“A mix of futurism à la ‘Metropolis,‘ fantasy à la ‘Batman‘ and quotes from Piranesi‘s ‘Carceri,‘ juxtaposed in the form of photo montages, enhanced with ... robots, a helicopter, a shark and the winged vehicle of a pop star Pope,“ effuses critic Marianne Zelger-Vogt (Neue Zürcher Zeitung). The object of her rapture is not a Broadway musical but a French opera written in the 1830s, Hector Berlioz‘s “Benvenuto Cellini. The absence of the work in the operatic repertoire is certainly due in part to its musical excesses: the work is so complex, richly detailed and prolifically imaginative that Berlioz‘s contemporaries considered it unplayable and unsingable.
This is resoundingly proven false in the 2007 Salzburg Festival production of director Philipp Stölzl, conductor Valery Gergiev (“the wild man of music“) and a high-caliber cast accompanied by the Vienna Philharmonic and its chorus. Stölzl, above all, has poured his experience as director of music videos (for Madonna, Mick Jagger and others), commercials and films into this project, termed “science fiction for Grand Opera“ (Süddeutsche Zeitung), “breathtaking“ (Der Standard), and “spectacularly successful“ (F.A.Z.)
Berlioz whips the action forward by disguising his hero, the celebrated goldsmith and sculptor Benvenuto Cellini (1500–1571), as a monk and having him attempt to elope with Teresa, the daughter of the papal treasurer, during the night of the carnival. In the turmoil, a man is killed. Cellini is accused of murder and can only be saved if he finishes a statue for the Pope within a few hours. In a prodigious effort, he melts all his other works to have enough metal and completes the statue – saving his life and winning the hand of Teresa.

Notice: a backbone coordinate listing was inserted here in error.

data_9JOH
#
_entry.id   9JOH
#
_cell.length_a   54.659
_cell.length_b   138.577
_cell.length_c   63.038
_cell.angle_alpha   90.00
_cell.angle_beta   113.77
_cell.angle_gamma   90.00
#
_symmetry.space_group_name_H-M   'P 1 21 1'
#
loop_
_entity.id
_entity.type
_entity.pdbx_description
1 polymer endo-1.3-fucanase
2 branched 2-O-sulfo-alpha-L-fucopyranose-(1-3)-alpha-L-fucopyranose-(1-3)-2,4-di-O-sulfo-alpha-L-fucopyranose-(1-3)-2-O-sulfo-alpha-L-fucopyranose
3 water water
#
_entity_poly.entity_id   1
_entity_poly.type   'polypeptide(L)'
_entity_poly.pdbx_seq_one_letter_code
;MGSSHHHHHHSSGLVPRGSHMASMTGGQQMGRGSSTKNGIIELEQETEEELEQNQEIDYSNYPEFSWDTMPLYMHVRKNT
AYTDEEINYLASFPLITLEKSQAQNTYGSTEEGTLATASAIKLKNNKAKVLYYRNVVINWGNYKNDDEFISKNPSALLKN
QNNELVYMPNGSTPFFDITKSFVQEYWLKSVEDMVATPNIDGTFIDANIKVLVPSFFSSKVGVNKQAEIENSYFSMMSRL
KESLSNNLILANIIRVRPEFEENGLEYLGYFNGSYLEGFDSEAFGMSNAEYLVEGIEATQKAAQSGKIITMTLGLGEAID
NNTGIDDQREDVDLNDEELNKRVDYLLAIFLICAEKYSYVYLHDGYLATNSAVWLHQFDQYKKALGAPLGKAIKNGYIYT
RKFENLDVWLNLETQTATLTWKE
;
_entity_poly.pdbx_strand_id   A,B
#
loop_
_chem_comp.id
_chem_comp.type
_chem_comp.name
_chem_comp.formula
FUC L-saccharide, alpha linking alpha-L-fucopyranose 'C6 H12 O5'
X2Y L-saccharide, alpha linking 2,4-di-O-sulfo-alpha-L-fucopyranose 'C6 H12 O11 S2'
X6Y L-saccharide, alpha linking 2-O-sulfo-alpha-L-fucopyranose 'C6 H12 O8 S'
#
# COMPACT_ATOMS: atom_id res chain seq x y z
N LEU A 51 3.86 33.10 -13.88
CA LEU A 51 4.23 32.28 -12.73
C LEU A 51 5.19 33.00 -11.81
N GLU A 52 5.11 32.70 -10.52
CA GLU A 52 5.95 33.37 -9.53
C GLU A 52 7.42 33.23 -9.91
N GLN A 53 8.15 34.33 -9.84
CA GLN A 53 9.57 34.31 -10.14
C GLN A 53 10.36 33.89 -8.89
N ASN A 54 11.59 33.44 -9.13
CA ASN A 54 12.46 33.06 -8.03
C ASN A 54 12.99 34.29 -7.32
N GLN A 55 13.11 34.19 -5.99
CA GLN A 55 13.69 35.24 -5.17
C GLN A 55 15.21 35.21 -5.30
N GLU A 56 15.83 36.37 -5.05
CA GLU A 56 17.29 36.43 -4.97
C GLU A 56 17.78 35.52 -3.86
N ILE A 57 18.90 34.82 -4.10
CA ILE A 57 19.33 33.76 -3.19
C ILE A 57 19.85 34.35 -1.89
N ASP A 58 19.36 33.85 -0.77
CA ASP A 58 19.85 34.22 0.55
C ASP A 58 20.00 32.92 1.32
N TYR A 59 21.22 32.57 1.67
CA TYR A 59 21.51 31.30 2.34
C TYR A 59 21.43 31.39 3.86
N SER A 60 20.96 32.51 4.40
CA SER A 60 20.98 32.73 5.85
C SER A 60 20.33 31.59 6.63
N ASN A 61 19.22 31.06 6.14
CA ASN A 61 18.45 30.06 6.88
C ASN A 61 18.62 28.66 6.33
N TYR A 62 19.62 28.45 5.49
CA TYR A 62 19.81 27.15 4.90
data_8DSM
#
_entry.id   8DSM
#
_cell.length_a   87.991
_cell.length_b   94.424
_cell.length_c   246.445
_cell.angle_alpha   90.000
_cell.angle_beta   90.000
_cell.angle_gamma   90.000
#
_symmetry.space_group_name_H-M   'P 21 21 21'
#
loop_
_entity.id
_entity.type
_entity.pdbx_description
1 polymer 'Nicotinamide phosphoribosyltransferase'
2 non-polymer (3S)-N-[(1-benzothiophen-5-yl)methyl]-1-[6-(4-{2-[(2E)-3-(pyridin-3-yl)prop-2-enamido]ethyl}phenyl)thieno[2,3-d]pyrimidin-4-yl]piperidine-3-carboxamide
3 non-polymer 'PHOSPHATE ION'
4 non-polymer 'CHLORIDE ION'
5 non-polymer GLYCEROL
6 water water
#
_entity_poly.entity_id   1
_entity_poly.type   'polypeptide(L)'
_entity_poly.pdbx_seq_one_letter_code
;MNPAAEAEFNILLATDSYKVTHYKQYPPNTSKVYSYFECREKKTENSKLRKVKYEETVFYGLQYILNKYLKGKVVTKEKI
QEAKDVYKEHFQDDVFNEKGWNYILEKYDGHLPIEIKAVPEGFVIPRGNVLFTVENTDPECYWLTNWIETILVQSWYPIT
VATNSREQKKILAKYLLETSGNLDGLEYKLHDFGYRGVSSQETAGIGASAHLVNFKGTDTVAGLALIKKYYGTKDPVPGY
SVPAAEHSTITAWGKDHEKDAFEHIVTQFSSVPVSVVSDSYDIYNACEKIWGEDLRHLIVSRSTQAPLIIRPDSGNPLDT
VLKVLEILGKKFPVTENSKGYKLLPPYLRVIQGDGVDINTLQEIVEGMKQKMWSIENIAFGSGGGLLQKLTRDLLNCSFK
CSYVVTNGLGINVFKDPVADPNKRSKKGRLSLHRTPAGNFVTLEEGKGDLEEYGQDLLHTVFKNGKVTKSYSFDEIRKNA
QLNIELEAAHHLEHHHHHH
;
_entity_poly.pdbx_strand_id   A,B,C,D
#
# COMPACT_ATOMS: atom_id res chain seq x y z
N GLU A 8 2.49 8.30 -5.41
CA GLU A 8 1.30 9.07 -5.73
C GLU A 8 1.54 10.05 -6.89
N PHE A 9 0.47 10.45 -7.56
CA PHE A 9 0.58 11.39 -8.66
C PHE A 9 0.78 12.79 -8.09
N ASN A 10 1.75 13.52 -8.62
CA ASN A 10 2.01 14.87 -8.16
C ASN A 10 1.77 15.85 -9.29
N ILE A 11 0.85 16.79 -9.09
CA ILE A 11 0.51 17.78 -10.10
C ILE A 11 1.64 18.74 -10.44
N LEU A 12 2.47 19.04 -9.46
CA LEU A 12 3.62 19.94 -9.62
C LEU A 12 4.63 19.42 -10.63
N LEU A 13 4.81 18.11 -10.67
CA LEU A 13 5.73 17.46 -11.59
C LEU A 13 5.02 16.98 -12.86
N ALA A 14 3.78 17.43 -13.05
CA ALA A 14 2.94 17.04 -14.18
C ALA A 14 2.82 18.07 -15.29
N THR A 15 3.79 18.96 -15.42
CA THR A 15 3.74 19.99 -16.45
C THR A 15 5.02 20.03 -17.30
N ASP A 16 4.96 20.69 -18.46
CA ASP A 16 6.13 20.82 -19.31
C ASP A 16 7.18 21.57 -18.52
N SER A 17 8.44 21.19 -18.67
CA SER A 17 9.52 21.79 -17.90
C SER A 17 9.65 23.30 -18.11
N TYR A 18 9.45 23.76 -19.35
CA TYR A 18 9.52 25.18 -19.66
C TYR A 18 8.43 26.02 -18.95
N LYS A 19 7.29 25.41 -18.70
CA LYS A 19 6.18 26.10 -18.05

With its many vocal ensembes and massed choruses, the music sometimes recalls Gounod and Offenbach. But the orchestration is typically Berliozian: excesses of sound, razor-sharp contours, jagged breaks. Conductor Valery Gergiev “pulled out all the stops. He whips the Vienna Philharmonic into a delirium similar to that which possibly took hold of the composer. The result was an unremittingly exalted atmosphere...“ (Hans-Klaus Jungheinrich, Der Standard). Of vital importance to this concept are the bravura performances of Burkhard Fritz as a supple, temperamental Cellini and the 26-year-old Latvian soprano Maja Kovalevska as Teresa, a “vocal delight“ and “Salzburg discovery.“ Kovalevska, however, is only one of countless discoveries to be made in this rousing production.